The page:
that is, assuming that you don't have any lingering wlan0 on your Pi.
In the boot messages, you can find some more information. On virtual machines with "predictable" network names, I use the following code in the ...
There are three things to consider:
Storage of the music.
The music files have to be available to the Pi. This means setting up up a share on the Pc so the Pi can access the files and having them in the correct format.
Connection to the stereo.
The Pi has very basic audio capabilities and I would look to one of the many many HATs that are available ...
There have been instances where RPi's mount.cifs seems to behave oddly. Try adding vers=1.0 after guest; i.e.
sudo mount -v -t cifs //WinMachine/tv /home/pi/SHARED/TV -o guest,vers=1.0
You may also wish to peruse man mount.cifs; esp the section vers=arg.
Let us know how that works.
It seems that this answer by @frank-yellin solved the problem.
If your router supports APSD / WMM (look on the wireless configuration page), turn it off. On my tomato router, I had to turn it off separately for both bands.
1.Use the simplest hostapd.conf file available from here: https://wiki.gentoo.org/wiki/Hostapd
2.Check to make sure you dont have conflicting wifi credentials in wpa_supplicant file.
sudo nano /etc/wpa_supplicant/wpa_supplicant.conf
Comment out any lines showing another wifi network. Mine only has:
As @leanne said in the comments, you can use this command to keep network-manager (needed for some features) but disable MAC Address Randomization:
printf "[connection]\nwifi.mac-address-randomization=1\n\n[device]\nwifi.scan-rand-mac-address=no\n" | sudo tee /etc/NetworkManager/conf.d/100-disable-wifi-mac-randomization.conf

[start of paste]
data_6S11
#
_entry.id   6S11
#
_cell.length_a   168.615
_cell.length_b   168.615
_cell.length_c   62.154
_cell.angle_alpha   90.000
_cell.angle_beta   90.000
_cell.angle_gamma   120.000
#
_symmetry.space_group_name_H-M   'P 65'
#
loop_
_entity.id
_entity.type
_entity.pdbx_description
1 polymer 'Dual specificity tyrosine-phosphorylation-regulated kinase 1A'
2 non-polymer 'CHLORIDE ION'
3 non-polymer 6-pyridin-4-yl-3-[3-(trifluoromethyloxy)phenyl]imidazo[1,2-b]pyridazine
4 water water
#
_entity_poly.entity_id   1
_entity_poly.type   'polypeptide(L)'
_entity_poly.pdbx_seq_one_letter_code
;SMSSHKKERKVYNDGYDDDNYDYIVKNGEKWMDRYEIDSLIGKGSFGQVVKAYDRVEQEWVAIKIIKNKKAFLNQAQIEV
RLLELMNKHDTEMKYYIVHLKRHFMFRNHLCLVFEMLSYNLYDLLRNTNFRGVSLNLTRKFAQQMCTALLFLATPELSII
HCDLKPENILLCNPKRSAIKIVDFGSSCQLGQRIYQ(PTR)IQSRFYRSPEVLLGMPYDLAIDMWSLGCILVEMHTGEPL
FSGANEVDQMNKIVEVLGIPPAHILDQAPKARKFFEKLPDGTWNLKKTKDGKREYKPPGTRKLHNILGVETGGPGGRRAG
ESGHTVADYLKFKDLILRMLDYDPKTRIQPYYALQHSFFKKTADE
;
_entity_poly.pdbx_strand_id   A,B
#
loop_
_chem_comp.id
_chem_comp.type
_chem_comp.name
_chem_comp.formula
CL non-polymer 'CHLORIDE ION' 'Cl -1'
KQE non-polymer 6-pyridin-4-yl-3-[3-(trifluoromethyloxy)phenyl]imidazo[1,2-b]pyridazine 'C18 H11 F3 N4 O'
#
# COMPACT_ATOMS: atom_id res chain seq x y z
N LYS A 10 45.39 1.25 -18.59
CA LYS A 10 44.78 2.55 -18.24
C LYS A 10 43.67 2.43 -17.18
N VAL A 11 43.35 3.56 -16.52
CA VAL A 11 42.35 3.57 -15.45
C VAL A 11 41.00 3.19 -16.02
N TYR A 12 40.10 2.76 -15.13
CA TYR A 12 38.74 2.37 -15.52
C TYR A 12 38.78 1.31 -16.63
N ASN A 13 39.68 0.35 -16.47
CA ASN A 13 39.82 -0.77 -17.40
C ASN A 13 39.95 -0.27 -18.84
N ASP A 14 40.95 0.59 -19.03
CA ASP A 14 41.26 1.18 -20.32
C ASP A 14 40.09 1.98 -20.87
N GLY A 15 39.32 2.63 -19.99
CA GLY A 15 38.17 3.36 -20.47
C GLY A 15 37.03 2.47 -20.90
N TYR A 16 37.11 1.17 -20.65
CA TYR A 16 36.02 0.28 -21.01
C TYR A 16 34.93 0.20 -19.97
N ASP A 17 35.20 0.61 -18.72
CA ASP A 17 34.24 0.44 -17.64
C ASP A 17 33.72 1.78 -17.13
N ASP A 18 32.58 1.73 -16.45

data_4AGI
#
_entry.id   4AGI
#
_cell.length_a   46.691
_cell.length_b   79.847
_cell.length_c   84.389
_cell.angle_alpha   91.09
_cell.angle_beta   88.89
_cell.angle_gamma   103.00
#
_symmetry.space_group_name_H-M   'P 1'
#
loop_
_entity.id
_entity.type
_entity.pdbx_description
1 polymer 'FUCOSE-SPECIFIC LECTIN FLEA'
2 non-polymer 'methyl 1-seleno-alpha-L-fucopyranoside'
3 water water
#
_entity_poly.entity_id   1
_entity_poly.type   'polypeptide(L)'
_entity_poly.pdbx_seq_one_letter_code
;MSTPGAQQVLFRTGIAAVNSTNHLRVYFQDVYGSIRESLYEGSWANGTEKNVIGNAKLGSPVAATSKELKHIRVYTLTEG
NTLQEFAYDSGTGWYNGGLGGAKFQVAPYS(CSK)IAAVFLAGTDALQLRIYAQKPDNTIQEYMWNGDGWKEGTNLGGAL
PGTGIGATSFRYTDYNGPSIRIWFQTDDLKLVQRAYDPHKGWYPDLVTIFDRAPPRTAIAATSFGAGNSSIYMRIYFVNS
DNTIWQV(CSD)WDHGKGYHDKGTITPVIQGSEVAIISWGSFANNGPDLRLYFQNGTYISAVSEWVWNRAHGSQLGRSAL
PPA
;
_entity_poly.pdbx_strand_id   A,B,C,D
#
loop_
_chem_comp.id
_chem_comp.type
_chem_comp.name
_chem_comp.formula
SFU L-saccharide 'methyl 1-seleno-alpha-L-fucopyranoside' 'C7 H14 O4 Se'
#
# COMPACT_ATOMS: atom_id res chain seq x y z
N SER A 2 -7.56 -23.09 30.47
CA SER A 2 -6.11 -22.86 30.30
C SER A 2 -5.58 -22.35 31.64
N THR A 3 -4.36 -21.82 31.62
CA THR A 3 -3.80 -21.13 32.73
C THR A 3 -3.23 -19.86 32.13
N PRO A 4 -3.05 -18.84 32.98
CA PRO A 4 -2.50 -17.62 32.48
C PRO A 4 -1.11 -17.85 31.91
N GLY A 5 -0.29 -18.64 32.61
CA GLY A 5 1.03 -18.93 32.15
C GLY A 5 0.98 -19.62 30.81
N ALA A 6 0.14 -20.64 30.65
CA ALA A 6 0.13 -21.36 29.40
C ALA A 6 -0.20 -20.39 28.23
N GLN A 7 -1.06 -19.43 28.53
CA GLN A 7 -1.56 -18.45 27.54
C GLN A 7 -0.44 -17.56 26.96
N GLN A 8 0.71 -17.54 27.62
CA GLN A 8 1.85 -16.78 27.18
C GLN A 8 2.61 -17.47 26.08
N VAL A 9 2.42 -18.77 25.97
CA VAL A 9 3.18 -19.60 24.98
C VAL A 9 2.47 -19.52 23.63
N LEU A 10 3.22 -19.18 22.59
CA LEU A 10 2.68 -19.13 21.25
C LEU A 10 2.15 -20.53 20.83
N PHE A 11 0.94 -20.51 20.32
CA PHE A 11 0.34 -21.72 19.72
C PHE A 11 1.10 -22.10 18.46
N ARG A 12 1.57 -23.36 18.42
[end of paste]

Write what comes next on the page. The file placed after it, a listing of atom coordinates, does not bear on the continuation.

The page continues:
As noted in a comment you are also agreed with using systemd-networkd. Here in short a configuration I have just tested, based on Setting up a Raspberry Pi as an access point - the easy way.
Switch over to systemd-networkd
Just follow to Use systemd-networkd for general networking. You can use section "♦ Quick Step". Then come back here.
The built-in WiFi device on a Raspberry Pi is limited to create only one access point. To have a second access point for a guest network you need an additional USB/WiFi dongle. All other access issues are then only routing settings.
To have a wired connection to the additional guest network you also need a second USB dongle with an ethernet RJ45 port of ...
I have inadvertently solved my own problem and I am very ashamed to say I don't know exactly what did it. I did a number of things at the same time and my pi now boots and connects to the new network just fine. Sincerest apologies for not being able to pinpoint the issue.
In /etc/network/interfaces, I changed iface wlan0 inet dhcp to iface wlan0 inet manual....
You are conflating/confusing two distinct concepts that might both be referred to as "opening a port".
Opening a port "in a firewall" means configuring the firewall to allow traffic to/from that port, but the port is actually not in the firewall, meaning, it is not something that is created or controlled by the firewall.
An internet ...
I do not understand what you are trying. As far as I understand you want to have a persistent group owner (GO) to which different devices can connect with the same password. This is already given with your configuration in /etc/wpa_supplicant/wpa_supplicant.conf. That looks good.
On WiFi-Direct the pin entry method is mandatory and default. There is no need ...
I had this issue also, and it was related to my routers AP Isolation setting in the wireless WAN area. Even though it was off, turning it on and back off fixed my issue. AP Isolation is for allowing separation of "guests" to access the internet without exposing the rest of your internal subnet.